Happy Holidays! That is a greeting you will often hear during the month of December in the US and Canada. There is a really good reason for this: lots of big holidays fall during the month of December! Christmas is the most well known of our holidays, and that is why you will hear “Merry Christmas!” just as much as “Happy Holidays.”
Christmas began as a commemoration of Jesus’s birth for Christians. If you are in the US or Canada in December, you will notice it has grown into a holiday for everyone, Christian or otherwise. It is a time to celebrate family, to give and receive gifts, and to generally create good-feeling in the community. We decorate pine trees, and of course, Santa Claus comes down the chimney
to leave presents for all the good children! There are so many different stories about Santa Claus and the tradition of giving gifts that I urge you to check out the History Channel and their information about Santa Claus
, also known as St. Nicholas, St. Nick, Baba Natale, Pere Noele, Shengdan Laoren, Papai Noel, Kanakaloka, Papa Noel, Julenisse and lots more names all over the world.
Hanukkah is another big December holiday, celebrated around the world by people of Jewish faith. Hanukkah, also spelled Chanukah, lasts for 8 days, and each night a candle is lit to commemorate the dedication of the Second Temple in Jerusalem following the Maccabean Revolt. A miracle is said to have occurred during the dedication: even though there was not enough oil for their lamps to burn more than just one night, they burned for all eight nights. Today, Jews celebrate by lighting candles, eating traditional food like latkes (potato pancakes, yum!) and sufganiyot (jelly-filled donuts). They also exchange gifts and play with dreidels. For more about dreidels and Hanukkah, click here for a History Channel article.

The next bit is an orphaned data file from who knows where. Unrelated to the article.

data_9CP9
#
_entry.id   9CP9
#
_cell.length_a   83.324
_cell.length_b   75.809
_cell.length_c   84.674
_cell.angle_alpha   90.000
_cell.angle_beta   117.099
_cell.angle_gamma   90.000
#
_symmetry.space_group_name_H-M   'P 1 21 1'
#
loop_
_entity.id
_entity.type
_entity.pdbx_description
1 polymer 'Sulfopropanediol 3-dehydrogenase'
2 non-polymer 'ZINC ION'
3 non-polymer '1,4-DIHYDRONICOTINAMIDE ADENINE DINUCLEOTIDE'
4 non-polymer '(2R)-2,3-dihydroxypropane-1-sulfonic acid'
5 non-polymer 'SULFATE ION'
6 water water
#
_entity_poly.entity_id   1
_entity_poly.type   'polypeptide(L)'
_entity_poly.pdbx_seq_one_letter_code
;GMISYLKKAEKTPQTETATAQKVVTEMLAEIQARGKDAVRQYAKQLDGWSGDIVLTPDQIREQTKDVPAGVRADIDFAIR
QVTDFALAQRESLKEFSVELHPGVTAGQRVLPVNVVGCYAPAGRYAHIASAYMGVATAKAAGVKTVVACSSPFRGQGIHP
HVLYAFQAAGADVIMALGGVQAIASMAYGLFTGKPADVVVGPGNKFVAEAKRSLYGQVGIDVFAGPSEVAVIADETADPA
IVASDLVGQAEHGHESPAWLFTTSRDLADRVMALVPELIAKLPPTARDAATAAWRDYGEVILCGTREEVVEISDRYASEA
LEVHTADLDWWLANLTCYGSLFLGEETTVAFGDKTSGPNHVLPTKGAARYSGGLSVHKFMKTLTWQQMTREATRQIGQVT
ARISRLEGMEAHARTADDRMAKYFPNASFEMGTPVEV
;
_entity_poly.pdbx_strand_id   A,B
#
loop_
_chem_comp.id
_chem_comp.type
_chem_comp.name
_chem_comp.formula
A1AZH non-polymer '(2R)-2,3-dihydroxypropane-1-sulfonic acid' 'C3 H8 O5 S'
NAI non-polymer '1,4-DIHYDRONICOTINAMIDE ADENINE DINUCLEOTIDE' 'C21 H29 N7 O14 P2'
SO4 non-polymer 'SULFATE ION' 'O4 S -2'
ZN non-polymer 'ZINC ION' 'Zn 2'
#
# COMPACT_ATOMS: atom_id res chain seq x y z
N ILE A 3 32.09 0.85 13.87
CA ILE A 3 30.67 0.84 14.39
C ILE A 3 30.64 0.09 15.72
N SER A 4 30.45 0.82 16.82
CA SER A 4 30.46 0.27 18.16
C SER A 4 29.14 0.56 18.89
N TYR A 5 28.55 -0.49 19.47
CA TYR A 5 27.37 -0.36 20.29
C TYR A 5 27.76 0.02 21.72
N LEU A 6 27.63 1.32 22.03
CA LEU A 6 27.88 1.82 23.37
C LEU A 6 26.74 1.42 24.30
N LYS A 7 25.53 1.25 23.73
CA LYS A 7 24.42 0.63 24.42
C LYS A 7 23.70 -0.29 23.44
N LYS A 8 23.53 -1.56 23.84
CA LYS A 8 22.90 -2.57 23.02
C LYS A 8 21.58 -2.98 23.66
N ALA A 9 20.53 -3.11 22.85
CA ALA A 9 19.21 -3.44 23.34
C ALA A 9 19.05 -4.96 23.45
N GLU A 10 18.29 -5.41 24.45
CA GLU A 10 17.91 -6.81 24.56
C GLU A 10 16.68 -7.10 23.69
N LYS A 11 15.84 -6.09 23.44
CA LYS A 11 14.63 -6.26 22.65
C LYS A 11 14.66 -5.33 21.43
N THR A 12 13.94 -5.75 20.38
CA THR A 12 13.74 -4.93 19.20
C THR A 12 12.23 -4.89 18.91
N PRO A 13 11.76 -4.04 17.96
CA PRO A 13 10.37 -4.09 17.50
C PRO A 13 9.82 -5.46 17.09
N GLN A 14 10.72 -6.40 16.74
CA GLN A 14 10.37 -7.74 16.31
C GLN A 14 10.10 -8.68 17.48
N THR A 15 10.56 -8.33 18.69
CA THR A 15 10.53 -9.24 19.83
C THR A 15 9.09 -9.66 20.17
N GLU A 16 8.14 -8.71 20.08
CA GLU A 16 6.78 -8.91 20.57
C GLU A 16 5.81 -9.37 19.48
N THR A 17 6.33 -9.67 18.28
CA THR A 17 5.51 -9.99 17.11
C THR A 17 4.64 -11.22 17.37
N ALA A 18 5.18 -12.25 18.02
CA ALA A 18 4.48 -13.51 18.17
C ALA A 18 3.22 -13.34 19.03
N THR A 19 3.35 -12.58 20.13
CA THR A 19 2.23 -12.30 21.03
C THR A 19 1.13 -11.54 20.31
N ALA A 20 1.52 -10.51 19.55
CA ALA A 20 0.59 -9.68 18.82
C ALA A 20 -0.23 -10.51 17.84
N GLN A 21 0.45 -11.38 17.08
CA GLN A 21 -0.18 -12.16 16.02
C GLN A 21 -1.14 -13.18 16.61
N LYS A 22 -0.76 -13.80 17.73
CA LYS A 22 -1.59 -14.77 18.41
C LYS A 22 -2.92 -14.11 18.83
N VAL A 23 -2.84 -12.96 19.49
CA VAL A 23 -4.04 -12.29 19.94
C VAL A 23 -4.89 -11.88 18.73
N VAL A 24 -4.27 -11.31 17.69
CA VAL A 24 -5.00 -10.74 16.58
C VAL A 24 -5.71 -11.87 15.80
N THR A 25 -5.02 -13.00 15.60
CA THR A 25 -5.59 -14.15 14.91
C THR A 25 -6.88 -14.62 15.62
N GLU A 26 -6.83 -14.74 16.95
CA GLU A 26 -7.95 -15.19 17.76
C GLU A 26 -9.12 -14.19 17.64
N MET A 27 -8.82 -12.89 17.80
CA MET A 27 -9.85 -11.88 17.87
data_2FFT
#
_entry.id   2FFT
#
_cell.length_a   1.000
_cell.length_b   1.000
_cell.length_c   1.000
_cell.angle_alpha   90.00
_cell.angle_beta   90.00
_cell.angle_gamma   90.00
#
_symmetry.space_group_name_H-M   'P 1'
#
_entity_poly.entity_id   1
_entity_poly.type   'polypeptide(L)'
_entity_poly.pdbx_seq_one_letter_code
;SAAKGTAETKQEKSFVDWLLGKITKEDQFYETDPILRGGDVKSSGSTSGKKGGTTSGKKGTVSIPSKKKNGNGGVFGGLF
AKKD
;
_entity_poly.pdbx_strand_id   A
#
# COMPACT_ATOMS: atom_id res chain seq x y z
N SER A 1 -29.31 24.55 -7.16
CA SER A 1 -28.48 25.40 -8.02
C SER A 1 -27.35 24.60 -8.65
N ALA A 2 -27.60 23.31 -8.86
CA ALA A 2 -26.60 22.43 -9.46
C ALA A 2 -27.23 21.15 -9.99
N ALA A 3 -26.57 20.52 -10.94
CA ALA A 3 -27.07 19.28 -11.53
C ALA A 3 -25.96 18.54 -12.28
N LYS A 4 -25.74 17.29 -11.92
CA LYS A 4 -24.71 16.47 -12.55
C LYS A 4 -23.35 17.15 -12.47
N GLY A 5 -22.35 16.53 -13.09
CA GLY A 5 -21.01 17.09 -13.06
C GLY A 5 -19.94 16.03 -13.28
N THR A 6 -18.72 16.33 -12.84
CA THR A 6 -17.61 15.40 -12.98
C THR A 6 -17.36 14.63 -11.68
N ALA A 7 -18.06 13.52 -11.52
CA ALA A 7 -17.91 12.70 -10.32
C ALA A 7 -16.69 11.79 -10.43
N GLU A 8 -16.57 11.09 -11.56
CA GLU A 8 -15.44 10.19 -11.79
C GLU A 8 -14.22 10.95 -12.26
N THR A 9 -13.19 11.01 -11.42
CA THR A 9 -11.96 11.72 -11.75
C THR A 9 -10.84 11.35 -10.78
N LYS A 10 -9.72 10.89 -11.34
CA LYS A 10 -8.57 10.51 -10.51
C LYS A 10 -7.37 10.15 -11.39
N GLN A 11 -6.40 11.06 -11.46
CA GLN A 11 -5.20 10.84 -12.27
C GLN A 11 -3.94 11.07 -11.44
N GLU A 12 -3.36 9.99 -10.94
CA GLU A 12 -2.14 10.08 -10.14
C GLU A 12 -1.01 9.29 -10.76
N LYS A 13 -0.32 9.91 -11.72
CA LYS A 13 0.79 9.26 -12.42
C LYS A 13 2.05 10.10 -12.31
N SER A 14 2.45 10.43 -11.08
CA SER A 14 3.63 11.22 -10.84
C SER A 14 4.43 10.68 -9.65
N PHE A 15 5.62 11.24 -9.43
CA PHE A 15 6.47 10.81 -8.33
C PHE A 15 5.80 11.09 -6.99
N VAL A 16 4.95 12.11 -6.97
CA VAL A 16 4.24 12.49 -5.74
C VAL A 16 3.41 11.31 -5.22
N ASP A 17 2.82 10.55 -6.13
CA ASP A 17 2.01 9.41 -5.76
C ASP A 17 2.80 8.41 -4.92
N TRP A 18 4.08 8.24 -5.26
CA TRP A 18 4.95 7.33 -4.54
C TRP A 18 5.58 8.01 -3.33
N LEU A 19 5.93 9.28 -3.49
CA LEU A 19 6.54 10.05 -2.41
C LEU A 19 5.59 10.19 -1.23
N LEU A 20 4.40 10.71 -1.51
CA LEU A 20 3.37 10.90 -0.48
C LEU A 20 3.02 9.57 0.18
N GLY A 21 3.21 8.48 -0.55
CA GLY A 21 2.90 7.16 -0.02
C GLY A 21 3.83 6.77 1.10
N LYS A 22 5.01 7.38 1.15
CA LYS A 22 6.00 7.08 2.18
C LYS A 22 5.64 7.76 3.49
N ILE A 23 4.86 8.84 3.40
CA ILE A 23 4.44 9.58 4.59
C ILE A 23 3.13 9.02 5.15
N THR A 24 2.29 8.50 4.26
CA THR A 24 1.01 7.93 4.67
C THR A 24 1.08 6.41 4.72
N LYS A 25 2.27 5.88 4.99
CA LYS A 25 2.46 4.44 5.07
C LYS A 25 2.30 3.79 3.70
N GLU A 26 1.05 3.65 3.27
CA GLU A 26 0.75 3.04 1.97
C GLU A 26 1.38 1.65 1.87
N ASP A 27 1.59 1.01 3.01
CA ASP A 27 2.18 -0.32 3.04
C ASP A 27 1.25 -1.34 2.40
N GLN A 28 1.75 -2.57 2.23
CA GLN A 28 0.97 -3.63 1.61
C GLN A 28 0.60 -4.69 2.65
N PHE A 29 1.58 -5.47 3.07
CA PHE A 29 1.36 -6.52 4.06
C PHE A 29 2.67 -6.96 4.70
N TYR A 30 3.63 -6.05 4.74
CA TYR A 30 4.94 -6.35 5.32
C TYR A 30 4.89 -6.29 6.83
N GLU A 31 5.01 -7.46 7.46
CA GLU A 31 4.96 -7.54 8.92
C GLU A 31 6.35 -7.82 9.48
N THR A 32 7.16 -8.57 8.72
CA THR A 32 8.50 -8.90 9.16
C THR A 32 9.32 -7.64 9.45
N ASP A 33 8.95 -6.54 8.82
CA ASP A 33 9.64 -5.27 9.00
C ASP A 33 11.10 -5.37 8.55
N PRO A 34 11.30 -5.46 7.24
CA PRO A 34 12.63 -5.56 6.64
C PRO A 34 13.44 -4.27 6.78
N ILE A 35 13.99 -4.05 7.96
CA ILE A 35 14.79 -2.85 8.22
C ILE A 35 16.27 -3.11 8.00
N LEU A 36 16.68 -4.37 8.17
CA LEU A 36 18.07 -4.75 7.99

A holiday unique to the United States (though it is spreading!) is Kwanzaa. It was created in 1966 by a professor of Black Studies at UC State in Long Beach CA, Dr. Maulana Karenga. He wanted to unite the African-American community after the devastating Watts riot in Los Angeles, and he based Kwanzaa on African traditional “first fruit” (or harvest) celebrations. On each of seven nights, a child lights a candle and the family discusses one of the values of African culture and its importance to African-Americans. On December 31, an special feast, called Karamu, is held to celebrate the end of Kwanzaa. For more information on Kwanzaa, head to the History Channel for a video and article
about this unique American holiday.
December is also a time when we prepare for the end of the old year and the beginning of the new on January 1st
. New Year’s Eve is a time for parties! And while New Year’s Eve celebrations are a lot of fun, we do need to remember to be safe.
December features the Winter Solstice or Midwinter, which is the longest night of the year, and a day held sacred by many people and beliefs around the world. Scientists believe that Stonehenge in England was built to mark the exact moment of sunrise, when the sun is believed to be still for just a moment. The ancient Romans celebrated Brumalia on the solstice, and it is also the date of the neo-pagan celebration Yule (Yule was also a basis for our Christmas celebration). It is one of the oldest observances in the world, and marks the traditional first day of winter on our calendar.
Sunrise at Stonehenge, December 21.
And last of all, some years, the Muslim holiday Ramadan happens during December. This is the Muslim month of fasting during the daylight hours; they don’t eat or drink anything, and try to avoid thinking bad thoughts and behavior. After the sun sets, they eat a meal called Ishtar, and at the end of Ramadan, they have a huge three-day festival called Eid-al-Fitr, which is one of the most important holidays in Islam. Find more about Ramadan here
As you can see, our December holidays are as many and diverse as the people of Canada and the United States are! So wherever you are, have a wonderful, safe, and happy holiday season!
All information and images taken from Wikipedia, the History Channel, or the website WorldStrides and its article “December Holidays Around the World.”